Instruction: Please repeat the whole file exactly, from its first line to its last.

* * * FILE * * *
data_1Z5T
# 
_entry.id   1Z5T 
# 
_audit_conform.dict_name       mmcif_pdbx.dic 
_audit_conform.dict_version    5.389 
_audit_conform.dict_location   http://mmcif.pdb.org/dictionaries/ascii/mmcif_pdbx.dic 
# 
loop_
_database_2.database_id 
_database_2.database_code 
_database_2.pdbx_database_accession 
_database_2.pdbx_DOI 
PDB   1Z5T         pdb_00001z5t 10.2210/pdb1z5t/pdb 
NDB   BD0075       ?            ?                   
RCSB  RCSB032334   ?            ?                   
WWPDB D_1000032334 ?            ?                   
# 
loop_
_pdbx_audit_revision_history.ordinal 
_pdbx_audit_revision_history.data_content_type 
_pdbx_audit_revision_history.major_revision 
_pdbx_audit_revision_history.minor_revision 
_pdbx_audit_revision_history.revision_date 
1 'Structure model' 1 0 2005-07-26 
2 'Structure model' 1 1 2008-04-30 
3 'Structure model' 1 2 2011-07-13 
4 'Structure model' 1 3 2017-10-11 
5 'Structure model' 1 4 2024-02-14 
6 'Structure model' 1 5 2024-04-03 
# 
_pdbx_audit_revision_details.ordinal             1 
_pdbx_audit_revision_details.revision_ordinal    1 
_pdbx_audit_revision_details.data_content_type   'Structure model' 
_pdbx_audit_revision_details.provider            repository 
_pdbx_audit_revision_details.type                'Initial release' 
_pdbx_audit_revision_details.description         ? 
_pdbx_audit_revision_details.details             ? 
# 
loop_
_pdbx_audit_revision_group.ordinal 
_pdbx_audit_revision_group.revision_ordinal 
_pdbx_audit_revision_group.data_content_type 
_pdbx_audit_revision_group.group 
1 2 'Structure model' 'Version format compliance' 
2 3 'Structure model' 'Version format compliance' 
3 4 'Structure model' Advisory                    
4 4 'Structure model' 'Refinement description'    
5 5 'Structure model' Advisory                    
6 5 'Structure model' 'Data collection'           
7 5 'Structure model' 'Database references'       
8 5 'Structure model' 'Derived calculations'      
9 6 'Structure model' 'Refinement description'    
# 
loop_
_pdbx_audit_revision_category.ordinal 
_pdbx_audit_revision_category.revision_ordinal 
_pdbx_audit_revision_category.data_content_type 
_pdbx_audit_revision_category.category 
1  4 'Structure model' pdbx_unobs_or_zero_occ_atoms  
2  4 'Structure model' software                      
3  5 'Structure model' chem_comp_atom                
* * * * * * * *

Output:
data_1Z5T
# 
_entry.id   1Z5T 
# 
_audit_conform.dict_name       mmcif_pdbx.dic 
_audit_conform.dict_version    5.389 
_audit_conform.dict_location   http://mmcif.pdb.org/dictionaries/ascii/mmcif_pdbx.dic 
# 
loop_
_database_2.database_id 
_database_2.database_code 
_database_2.pdbx_database_accession 
_database_2.pdbx_DOI 
PDB   1Z5T         pdb_00001z5t 10.2210/pdb1z5t/pdb 
NDB   BD0075       ?            ?                   
RCSB  RCSB032334   ?            ?                   
WWPDB D_1000032334 ?            ?                   
# 
loop_
_pdbx_audit_revision_history.ordinal 
_pdbx_audit_revision_history.data_content_type 
_pdbx_audit_revision_history.major_revision 
_pdbx_audit_revision_history.minor_revision 
_pdbx_audit_revision_history.revision_date 
1 'Structure model' 1 0 2005-07-26 
2 'Structure model' 1 1 2008-04-30 
3 'Structure model' 1 2 2011-07-13 
4 'Structure model' 1 3 2017-10-11 
5 'Structure model' 1 4 2024-02-14 
6 'Structure model' 1 5 2024-04-03 
# 
_pdbx_audit_revision_details.ordinal             1 
_pdbx_audit_revision_details.revision_ordinal    1 
_pdbx_audit_revision_details.data_content_type   'Structure model' 
_pdbx_audit_revision_details.provider            repository 
_pdbx_audit_revision_details.type                'Initial release' 
_pdbx_audit_revision_details.description         ? 
_pdbx_audit_revision_details.details             ? 
# 
loop_
_pdbx_audit_revision_group.ordinal 
_pdbx_audit_revision_group.revision_ordinal 
_pdbx_audit_revision_group.data_content_type 
_pdbx_audit_revision_group.group 
1 2 'Structure model' 'Version format compliance' 
2 3 'Structure model' 'Version format compliance' 
3 4 'Structure model' Advisory                    
4 4 'Structure model' 'Refinement description'    
5 5 'Structure model' Advisory                    
6 5 'Structure model' 'Data collection'           
7 5 'Structure model' 'Database references'       
8 5 'Structure model' 'Derived calculations'      
9 6 'Structure model' 'Refinement description'    
# 
loop_
_pdbx_audit_revision_category.ordinal 
_pdbx_audit_revision_category.revision_ordinal 
_pdbx_audit_revision_category.data_content_type 
_pdbx_audit_revision_category.category 
1  4 'Structure model' pdbx_unobs_or_zero_occ_atoms  
2  4 'Structure model' software                      
3  5 'Structure model' chem_comp_atom                